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in the complex temperature plane to study phase transitions. As known, the thermodynamic behavior of a given physical system is encoded by its partition function, Z, and all thermodynamic quantities can be obtained as derivatives of the free energy, F = −kBT ln Z. The basic assumption of the Fisher zeros approach to study phase transitions is that a system undergoes a phase transition at a given (real) temperature, T c , if Z(T c ) = 0, reflecting the non-analyticity of F at T c [12]. Since in a BKT transition there is an entire line of critical points for T ≤ T BKT , one should expect that a map of the Fisher zeros in the complex temperature plane exhibits an entire line of zeros in the real temperature axis for T ≤ T BKT , signaling the BKT behavior of the transition, while for T > T BKT the zeros should not touch the real positive axis, emphasizing the analytical behavior of thermodynamic functions at high temperatures. Of course, these considerations apply only to the thermodynamic limit. We warn the reader that the Fisher zeros studied here should not be confused with the Yang-Lee zeros [9, 10] defined on the complex fugacity plane instead of the temperature plane [13, 14, 15]. In what follows we will analyze the Fisher zeros map for the XY-model.

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Im(x)

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Re(x) Figure 1: Fisher zeros map on the x = e−βε plane for the 2D classical XY-model in a 50 × 50 lattice. The inset shows a zoom on the inner region for five distinct simulations, represented by different symbols. The cusp, rz , is indicated.

or the more reliable helicity modulus [6, 18], quantities that do not assure the model is in the BKT universality class. In the Fisher zeros approach one starts with a discrete canonical partition function that can be written as Z = P E g(E) exp (−βE), where g(E) stands for the density of states (DOS). For a continuous system one may perform a discretization of the DOS [22]. This can be done by dividing the energy range into M bins of size ε. We can organize the energies inside the interval [E0 , E M−1 ] by counting the energy of the nth bin as En = E0 + nε. By defining a variable x ≡ e−βε , we get a discretized version,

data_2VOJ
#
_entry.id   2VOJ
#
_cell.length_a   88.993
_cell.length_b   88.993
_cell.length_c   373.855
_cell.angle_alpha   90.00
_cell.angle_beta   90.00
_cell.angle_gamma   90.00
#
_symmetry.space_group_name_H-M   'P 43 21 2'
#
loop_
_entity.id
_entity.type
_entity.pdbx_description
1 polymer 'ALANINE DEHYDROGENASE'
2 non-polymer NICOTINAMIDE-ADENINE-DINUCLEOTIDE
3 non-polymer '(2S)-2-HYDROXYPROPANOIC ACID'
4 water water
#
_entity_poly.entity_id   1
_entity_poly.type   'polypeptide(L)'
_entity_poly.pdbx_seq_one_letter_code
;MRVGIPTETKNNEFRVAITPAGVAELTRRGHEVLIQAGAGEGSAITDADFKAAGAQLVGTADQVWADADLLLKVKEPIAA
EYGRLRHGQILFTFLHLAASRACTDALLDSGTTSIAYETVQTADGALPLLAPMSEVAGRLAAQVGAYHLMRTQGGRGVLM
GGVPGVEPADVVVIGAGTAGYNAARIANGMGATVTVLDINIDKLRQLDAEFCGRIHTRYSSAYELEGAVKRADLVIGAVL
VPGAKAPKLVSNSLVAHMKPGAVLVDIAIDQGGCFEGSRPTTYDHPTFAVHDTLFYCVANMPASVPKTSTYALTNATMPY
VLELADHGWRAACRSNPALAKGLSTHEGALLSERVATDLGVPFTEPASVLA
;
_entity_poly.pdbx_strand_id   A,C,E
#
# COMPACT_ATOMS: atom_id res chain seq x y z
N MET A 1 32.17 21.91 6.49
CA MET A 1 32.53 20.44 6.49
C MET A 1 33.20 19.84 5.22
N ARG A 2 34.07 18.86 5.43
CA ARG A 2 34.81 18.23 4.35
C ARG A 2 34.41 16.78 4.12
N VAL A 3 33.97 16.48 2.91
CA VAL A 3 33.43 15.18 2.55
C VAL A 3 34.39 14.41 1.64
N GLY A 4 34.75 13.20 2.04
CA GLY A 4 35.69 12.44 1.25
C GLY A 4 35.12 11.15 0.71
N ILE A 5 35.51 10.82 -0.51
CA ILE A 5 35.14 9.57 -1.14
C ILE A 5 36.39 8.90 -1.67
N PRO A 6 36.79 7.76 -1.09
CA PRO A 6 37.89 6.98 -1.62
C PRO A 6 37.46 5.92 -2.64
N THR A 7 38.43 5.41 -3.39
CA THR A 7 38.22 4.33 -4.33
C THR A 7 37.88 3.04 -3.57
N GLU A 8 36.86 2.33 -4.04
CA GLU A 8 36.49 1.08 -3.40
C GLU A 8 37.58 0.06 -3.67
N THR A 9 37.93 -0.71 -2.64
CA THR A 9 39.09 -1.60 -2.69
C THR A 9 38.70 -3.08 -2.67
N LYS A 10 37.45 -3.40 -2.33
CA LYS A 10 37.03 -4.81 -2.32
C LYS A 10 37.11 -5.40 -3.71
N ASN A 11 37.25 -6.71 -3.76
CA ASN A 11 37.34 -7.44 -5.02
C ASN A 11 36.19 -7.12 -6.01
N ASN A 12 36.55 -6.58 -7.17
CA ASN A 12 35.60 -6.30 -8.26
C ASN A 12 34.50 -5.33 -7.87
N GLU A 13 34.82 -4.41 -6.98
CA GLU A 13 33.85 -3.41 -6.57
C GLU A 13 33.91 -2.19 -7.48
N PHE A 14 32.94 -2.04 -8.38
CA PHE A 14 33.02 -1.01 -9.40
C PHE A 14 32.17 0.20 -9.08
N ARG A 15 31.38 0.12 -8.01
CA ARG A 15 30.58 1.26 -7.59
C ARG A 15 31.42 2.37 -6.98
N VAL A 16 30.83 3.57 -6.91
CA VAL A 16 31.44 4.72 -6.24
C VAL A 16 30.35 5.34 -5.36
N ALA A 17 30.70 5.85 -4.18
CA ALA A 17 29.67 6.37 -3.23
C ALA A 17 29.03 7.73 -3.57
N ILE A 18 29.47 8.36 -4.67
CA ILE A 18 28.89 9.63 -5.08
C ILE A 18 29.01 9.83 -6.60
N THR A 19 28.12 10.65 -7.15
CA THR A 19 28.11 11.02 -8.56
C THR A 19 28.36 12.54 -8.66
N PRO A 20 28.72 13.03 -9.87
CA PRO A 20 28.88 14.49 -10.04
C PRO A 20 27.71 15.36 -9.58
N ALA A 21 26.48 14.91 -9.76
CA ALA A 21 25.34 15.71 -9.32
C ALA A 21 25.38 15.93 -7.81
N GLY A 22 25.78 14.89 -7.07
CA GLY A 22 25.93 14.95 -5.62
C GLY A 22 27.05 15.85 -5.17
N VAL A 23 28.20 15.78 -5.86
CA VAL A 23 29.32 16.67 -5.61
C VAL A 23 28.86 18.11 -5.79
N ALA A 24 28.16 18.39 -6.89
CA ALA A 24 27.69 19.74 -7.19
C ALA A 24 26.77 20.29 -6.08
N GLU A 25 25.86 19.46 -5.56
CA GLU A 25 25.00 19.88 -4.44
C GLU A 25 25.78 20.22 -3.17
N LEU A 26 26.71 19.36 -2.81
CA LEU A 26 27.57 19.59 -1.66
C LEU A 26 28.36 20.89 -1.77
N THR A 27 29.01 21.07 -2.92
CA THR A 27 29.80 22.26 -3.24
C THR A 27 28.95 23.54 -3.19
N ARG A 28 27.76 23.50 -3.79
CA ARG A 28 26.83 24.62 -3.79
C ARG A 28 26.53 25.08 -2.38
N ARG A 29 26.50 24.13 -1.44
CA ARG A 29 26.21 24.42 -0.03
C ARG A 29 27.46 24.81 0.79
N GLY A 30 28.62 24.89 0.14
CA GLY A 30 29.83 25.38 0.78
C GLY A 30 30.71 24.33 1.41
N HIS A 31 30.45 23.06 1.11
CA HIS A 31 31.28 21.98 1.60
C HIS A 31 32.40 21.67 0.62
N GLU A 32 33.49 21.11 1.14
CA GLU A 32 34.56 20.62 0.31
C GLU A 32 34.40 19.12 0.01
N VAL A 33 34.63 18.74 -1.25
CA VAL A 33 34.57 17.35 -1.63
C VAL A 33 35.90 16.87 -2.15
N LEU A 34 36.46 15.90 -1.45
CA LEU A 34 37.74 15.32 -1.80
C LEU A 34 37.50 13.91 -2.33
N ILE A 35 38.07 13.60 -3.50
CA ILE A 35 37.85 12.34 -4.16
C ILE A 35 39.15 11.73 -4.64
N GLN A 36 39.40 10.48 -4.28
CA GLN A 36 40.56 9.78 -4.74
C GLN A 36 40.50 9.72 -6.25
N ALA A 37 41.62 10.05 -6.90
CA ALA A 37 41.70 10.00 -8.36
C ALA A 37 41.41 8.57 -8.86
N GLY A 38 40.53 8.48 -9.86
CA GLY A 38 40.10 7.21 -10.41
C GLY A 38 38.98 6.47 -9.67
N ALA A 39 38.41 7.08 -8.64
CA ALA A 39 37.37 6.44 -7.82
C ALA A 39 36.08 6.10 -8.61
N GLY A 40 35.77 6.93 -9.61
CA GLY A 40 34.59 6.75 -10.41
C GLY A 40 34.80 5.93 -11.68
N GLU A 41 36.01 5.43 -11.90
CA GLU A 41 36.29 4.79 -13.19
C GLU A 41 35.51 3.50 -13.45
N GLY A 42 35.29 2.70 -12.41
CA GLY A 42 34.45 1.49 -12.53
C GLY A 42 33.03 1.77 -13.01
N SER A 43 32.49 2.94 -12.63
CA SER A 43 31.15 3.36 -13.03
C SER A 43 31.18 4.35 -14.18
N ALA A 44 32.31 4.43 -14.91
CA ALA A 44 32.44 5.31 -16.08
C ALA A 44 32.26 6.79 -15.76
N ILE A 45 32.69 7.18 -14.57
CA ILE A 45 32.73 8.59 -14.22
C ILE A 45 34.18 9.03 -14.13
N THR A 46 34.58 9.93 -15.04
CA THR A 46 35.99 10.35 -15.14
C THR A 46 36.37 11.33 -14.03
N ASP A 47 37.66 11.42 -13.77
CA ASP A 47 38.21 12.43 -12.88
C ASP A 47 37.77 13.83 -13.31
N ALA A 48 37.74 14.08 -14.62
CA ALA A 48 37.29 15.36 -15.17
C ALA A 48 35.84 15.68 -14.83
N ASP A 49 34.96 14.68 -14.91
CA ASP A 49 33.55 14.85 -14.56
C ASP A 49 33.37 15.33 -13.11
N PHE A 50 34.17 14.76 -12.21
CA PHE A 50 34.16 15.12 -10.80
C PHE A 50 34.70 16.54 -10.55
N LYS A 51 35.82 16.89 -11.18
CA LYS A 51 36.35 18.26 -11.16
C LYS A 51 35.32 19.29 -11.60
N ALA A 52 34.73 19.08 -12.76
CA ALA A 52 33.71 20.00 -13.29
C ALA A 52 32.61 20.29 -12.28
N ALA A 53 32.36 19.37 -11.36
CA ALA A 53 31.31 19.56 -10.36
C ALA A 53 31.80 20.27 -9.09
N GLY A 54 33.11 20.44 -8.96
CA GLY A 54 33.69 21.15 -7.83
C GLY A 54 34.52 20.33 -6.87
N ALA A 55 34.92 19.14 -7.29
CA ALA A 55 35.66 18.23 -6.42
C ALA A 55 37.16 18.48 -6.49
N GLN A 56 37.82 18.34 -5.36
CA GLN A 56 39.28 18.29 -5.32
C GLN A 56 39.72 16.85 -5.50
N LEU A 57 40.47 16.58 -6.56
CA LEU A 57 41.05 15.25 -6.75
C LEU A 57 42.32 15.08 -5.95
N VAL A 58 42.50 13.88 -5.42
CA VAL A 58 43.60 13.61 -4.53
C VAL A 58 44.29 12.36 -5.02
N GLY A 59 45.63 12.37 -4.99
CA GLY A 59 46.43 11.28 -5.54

2. Model and Methods Here we study a “fruit fly” model of the BKT transition [6], the classical two-dimensional XY-model on a square lattice, defined by X y y H = −J (S ix S xj + S i S j ). (1) hi, ji

The sum runs over the nearest neighbors, J stands for the exchange coupling constant and S iα stands for the component α = (x, y, z) of the ith spin. The same Hamiltonian also defines the Planar-Rotator (O(2)) model [16, 17], whose spins have only two components (one degree of freedom), and can also be viewed as an example belonging to the BKT universality class. In spite of the lack of long-range order for the model [2], there is a non-zero magnetization for any finite volume [18], resulting in a thermodynamic behavior very similar to that observed at continuous phase transitions. In fact, the behavior can be easily confused with a second order phase transition or something else [19, 20, 21]. Thus, distinguishing between continuous and BKT behavior in finite systems is difficult and may require system sizes beyond those feasible. Usually, the BKT temperature is estimated by using the Binder cumulant, the divergence of the magnetic susceptibility, the correlation functions

ZD = e−βE0

M−1 X n=0

gn xn = e−βE0

M−1 Y

(x − x j ),

(2)

j=1

where gn = g(En ), and x j is the jth zero of the polynomial, usually called Fisher zero. Once gn is obtained, any reliable zero finder can be used 1 to find the x j ’s. As long as gn ∈ R+ , Z is an analytical function and has no real positive zeros for finite systems. The zeros show up as complex conjugate pairs. The analysis of Fisher zeros in finite systems is done by considering the special set of zeros {x⋆ (L) = a(L) + ib(L)} ∈ x j (L), where L is the linear size of the system, called first or leading zeros. They have the following properties: b(L) → 0 as L → ∞ 1 In this work we decided to use: E.W. Weisstein, “Polynomial roots”, in MathWorld – A Wolfram Web Resource, http://mathworld.wolfram.com/PolynomialRoots.html.